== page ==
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What is the Equality Act?

The Equality Act came into force on 1st October 2010. The Equality Act brought together over 116 separate pieces of legislation into one single Act. Combined, they made up a new Act that provides a legal framework to protect the rights of individuals and advance equality of opportunity for all.

Preventing discrimination: Promoting equality

It is against the law to discriminate against anyone because of:

  • age
  • being or becoming a transsexual person
  • being married or in a civil partnership
  • being pregnant or on maternity leave
  • disability
  • race including colour, nationality, ethnic or national origin
  • religion, belief or lack of religion/belief
  • sex
  • sexual orientation

These are called ‘protected characteristics’.

You’re protected from discrimination:

  • at work
  • in education
  • as a consumer
  • when using public services
  • when buying or renting property
  • as a member or guest of a private club or association

Equality Act 2010 Legislation and summarised at Equality and Human Rights Commission website

National Approach: Success or otherwise for the collection and collation of Protected Characteristics information? 

Report on the Inequalities data audit: Office for National Statistics (ONS) (March 2018)

This recent ONS report taking a first look at the outcome of an audit of UK inequalities data on the nine protected characteristics of the Equality Act (2010). It highlights the differences in quality and depth of detail. The background to the report was:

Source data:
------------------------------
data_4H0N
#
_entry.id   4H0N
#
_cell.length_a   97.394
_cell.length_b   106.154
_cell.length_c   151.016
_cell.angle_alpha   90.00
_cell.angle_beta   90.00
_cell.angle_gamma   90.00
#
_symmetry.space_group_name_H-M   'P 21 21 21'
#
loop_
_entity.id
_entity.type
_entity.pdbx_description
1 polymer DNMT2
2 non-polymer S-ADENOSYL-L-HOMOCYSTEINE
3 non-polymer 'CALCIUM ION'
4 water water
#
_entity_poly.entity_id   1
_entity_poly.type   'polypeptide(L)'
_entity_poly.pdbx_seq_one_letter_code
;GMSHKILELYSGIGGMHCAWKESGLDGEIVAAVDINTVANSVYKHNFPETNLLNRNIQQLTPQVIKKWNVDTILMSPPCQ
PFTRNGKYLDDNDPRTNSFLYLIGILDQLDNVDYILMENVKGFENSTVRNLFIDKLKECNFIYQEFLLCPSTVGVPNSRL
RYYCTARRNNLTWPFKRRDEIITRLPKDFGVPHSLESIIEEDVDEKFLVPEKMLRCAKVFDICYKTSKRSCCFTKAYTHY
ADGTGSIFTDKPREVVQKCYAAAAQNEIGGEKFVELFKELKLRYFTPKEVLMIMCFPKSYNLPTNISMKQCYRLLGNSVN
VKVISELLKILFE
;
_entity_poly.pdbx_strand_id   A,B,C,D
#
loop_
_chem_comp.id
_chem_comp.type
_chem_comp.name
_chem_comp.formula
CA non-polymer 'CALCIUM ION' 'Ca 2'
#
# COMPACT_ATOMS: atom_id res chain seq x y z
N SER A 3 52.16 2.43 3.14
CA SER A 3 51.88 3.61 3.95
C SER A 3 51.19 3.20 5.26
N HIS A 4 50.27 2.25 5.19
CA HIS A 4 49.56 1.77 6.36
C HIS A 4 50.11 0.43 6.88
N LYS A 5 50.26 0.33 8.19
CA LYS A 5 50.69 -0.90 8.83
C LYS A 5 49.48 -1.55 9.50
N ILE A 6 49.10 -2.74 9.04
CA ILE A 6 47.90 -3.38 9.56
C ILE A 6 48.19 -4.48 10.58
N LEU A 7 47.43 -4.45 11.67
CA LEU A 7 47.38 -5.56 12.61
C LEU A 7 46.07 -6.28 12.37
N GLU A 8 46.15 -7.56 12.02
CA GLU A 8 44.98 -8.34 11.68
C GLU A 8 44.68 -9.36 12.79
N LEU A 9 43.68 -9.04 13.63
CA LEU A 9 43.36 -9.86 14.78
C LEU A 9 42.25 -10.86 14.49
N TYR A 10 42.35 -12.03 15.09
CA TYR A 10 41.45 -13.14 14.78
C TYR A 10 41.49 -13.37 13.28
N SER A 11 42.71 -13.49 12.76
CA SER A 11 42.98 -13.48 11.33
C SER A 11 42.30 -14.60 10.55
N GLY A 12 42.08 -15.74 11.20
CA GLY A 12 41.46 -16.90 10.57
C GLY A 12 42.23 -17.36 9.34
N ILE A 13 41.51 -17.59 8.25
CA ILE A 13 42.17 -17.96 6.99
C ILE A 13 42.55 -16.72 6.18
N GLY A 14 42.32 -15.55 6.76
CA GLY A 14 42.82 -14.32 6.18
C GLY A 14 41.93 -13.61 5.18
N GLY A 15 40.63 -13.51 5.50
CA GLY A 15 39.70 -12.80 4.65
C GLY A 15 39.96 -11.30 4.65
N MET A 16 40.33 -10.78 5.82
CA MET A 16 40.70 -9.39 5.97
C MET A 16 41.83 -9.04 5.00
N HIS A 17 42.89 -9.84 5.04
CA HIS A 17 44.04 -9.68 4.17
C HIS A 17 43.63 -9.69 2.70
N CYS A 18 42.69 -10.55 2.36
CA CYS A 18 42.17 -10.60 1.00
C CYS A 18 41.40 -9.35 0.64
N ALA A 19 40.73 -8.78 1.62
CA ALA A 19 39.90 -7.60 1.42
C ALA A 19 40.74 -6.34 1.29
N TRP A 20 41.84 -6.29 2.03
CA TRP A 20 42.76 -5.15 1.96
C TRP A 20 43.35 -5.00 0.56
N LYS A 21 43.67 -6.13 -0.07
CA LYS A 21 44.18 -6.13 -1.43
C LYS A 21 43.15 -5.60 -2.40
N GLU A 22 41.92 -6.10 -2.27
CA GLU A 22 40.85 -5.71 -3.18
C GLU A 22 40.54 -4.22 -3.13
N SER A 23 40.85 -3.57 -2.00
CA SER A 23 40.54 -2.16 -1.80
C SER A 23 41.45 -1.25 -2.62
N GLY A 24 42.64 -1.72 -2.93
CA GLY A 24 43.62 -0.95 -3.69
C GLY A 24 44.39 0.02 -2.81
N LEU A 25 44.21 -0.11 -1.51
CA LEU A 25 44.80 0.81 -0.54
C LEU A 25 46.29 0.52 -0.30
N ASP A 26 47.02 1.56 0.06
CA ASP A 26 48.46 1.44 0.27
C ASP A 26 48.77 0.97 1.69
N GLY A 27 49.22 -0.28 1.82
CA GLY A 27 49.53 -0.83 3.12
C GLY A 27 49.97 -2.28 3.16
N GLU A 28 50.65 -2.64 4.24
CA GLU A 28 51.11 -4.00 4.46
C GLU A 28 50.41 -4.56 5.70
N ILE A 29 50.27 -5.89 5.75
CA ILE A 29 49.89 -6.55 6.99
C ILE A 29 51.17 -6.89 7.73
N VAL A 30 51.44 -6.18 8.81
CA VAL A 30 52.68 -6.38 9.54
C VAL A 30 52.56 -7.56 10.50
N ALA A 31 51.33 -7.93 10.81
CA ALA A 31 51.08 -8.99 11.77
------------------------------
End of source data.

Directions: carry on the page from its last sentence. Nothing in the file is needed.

• In late 2017, Office for National Statistics began an audit to understand the data that are available on the nine protected characteristics covered by the Equality Act 2010.
  • When the call for contributions closed on 1 March 2018, we had received 50 responses from a range of governmental and non-governmental organisations, identifying almost 400 sources of data.
  • In total we received 50 responses to the audit, 39 from government departments and agencies and 11 from non-governmental organisations, including academics, charities and think-tanks.
  • These responses provided links to almost 400 sources of data in a variety of formats, including articles, statistical bulletins, CSV files, datasets or tables, headline commentary and figures, infographics, statistical releases and web tools. Links to a further 55 websites were also provided.


Inequalities data audit: Office for National Statistics (full report)

This highlights the complexity and work to be undertaken to improve at both national and local level the collected and collated information then using this to inform our collective service planning and provisionIf you are interested in participating in these groups, please contact

What is our local understanding in Wirral?

On this webpage we are collating from a range of known sources the local content that will provide a greater insight for our area in relation to the 9 protected characteristics.

The pages will be under review as we seek further opportunities to enhance our local understanding, and from a range of sources, so do please keep calling back to check for any changes and updates.

Public Sector and Equality Duty

A requirement of the Equality Duty 2010 is for the local council to publish information relating to people affected by our policies and decisions. This asks:

  • who accesses our services?

  • what reasonable adjustments are provided to customers to access our services?

  • how satisfied are customers with our services?

  • what feedback do customers give us?

  • what is the number and type of complaints we receive from customers?

  • do we have different service outcomes for different groups of people?